We use a combination of custom shaders, VFX and audio cues to achieve the desired effect.
We wanted to make landings after falling from a great height feel deadly yet satisfying.
The first thing we did was add a bit of camera shake.
Then some over-the-top VFX.
And finally an impactful audio cue to seal the deal.
These basic effects are nice, but they still weren't satisfying enough. We wanted the player's actions to make a visible impact on the world, so we realised that the environment itself needs to properly react to the crash landings. What we needed was a shockwave that ripples through the tiles, to really emphasize the almost superhuman quality of the protagonist, much like how its done in the movies.
All objects in the world that are affected by shockwaves are assigned the Shockwaveable Monobehaviour component. Obviously all of the modular tiles that make up the terrain contain this component, but so do certain dynamic objects such as rigidbody crates and even enemy NPCs.
At the point of impact, we use a Physics.OverlapSphere() call to determine which Shockwaveable objects within a certain radius are affected.
For each Shockwaveable object, the normalized distance is calculated to the origin (the player's feet).
This distance value is used to modify the animation of the shockwave, basically the closer it is to the origin, the more intense the animation.
The ActivateShockwave() function is then called on each affected Shockwaveable object, passing in various parameters :-
Once the activate function is called, the animation is then applied over the duration of the shockwave via LateUpdate.
To do this, we simply feed in the current frame time (taking into account the specified delay and duration) to the animation curve, and then assign the resulting value to the renderer's MaterialPropertyBlock on every frame. The rest is then handled in the shader.
Curve A: Distance attenuation curve for the shockwave strength and delay time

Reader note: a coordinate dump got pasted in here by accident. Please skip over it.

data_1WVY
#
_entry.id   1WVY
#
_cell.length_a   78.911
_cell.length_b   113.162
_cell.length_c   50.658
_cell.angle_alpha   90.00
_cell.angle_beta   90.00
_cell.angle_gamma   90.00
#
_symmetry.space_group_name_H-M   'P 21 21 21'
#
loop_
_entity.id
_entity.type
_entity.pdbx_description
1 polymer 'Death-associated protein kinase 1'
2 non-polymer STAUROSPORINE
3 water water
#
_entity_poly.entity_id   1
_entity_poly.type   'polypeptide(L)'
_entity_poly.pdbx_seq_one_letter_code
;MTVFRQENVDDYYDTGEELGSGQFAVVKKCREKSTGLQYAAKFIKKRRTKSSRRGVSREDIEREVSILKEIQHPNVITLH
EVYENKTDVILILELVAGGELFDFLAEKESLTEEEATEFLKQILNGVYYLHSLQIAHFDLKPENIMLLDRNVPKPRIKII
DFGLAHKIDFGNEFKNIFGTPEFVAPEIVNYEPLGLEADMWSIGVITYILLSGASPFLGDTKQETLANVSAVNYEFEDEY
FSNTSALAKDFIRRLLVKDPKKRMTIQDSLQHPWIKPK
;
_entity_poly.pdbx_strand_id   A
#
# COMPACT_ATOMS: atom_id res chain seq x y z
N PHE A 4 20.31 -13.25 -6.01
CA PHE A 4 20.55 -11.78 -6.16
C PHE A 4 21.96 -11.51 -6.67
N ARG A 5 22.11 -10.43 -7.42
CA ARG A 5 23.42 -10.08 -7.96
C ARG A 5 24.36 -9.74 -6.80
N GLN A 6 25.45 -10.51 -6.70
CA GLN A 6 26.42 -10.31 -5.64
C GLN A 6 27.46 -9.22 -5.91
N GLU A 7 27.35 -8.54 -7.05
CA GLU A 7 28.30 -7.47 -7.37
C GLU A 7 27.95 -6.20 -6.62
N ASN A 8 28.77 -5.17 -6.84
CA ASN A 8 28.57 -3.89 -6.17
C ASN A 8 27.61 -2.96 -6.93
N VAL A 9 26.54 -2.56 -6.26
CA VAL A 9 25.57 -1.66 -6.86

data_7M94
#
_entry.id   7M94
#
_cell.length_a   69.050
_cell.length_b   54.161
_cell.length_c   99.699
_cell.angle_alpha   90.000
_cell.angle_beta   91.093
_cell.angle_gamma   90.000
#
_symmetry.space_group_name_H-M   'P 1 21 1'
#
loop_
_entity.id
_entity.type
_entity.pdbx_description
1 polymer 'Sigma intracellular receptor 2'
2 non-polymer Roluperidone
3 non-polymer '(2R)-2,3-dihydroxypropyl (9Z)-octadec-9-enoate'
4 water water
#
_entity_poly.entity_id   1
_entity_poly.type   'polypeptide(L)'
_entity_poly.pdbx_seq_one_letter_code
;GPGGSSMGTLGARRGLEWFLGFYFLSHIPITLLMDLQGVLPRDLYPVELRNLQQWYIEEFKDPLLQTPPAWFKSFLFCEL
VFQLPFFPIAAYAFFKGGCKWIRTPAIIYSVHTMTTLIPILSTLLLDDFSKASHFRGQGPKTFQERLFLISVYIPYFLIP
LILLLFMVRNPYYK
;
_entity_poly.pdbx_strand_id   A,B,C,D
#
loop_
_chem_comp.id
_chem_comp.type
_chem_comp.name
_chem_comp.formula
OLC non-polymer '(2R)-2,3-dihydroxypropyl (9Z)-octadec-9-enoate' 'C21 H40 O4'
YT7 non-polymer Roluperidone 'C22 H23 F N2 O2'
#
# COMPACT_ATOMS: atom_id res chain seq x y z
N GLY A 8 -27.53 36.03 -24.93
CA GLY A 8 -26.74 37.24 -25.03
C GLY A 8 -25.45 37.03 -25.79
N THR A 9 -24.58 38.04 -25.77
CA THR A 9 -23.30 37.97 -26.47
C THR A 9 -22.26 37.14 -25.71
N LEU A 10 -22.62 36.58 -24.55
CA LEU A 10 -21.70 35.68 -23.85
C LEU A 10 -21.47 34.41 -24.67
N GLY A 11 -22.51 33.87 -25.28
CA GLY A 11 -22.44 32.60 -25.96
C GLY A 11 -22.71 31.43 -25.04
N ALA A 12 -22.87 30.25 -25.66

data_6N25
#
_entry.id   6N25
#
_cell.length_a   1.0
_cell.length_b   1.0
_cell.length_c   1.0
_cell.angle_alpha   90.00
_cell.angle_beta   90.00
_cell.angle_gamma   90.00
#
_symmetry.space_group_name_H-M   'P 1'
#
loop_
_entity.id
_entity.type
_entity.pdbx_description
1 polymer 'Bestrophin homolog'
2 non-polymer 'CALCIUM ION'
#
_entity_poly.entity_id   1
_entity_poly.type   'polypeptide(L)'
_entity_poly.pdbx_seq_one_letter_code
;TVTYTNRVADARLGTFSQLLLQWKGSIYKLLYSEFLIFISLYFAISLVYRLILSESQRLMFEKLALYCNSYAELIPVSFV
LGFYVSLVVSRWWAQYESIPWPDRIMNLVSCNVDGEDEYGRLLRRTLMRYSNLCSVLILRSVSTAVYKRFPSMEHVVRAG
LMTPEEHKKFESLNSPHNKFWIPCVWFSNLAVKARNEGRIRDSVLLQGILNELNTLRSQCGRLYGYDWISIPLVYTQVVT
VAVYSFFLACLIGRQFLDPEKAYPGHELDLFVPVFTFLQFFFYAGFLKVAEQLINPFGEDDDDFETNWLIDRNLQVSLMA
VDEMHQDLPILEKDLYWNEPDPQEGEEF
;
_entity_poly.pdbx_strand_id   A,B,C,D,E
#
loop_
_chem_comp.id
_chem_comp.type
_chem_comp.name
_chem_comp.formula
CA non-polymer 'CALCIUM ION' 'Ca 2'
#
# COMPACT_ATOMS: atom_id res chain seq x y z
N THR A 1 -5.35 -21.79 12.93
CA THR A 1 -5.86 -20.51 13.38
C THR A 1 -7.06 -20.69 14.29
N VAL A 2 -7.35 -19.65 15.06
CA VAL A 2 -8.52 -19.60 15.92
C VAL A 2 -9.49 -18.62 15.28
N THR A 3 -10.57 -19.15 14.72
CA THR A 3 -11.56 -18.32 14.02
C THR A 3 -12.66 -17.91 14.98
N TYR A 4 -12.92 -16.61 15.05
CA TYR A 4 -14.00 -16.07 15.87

Curve B: Animation of the shockwave over time (decaying wobble effect)
Applying the tint color in the shader is very easy, we simply use an additive color and multiplier on the albedo.
To start off, we used a bright green color without vertex offsets to quickly and easily test the shockwave animation curves.
Because we're using an overlap sphere, the effect also works vertically, for example across these steps.
The vertex displacement on the shader side is also very simple as the only thing we have to do is add the supplied _SHOCKWAVE_Y_OFFSET.
All of the actual animation timings are handled on the script side with the curves as explained above in Step #2.
We do need to ensure that we convert the vertex to world space first (and then back again afterwards) so that the offsets are consistent across all of our tile models.
The subtle tint color is reincorporated back into the shockwave effect to improve clarity.
We chose to match the player colors to keep the palette consistent.
Some Mesh Distortion was added to the original VFX to emphasize the shockwave power even more.
Any nearby rigidbody objects get an explosive force applied to them at the point of impact, increasing the feeling of physicality.
Finally, we also deal damage to any enemies we land on. The crash shockwave now becomes a legitimate melee weapon.
Recompile is an atmospheric action exploration game, combining 3D precision platforming, intense combat and environmental hacking mechanics.
Found out more about the game's development on Twitter. Thank you for reading!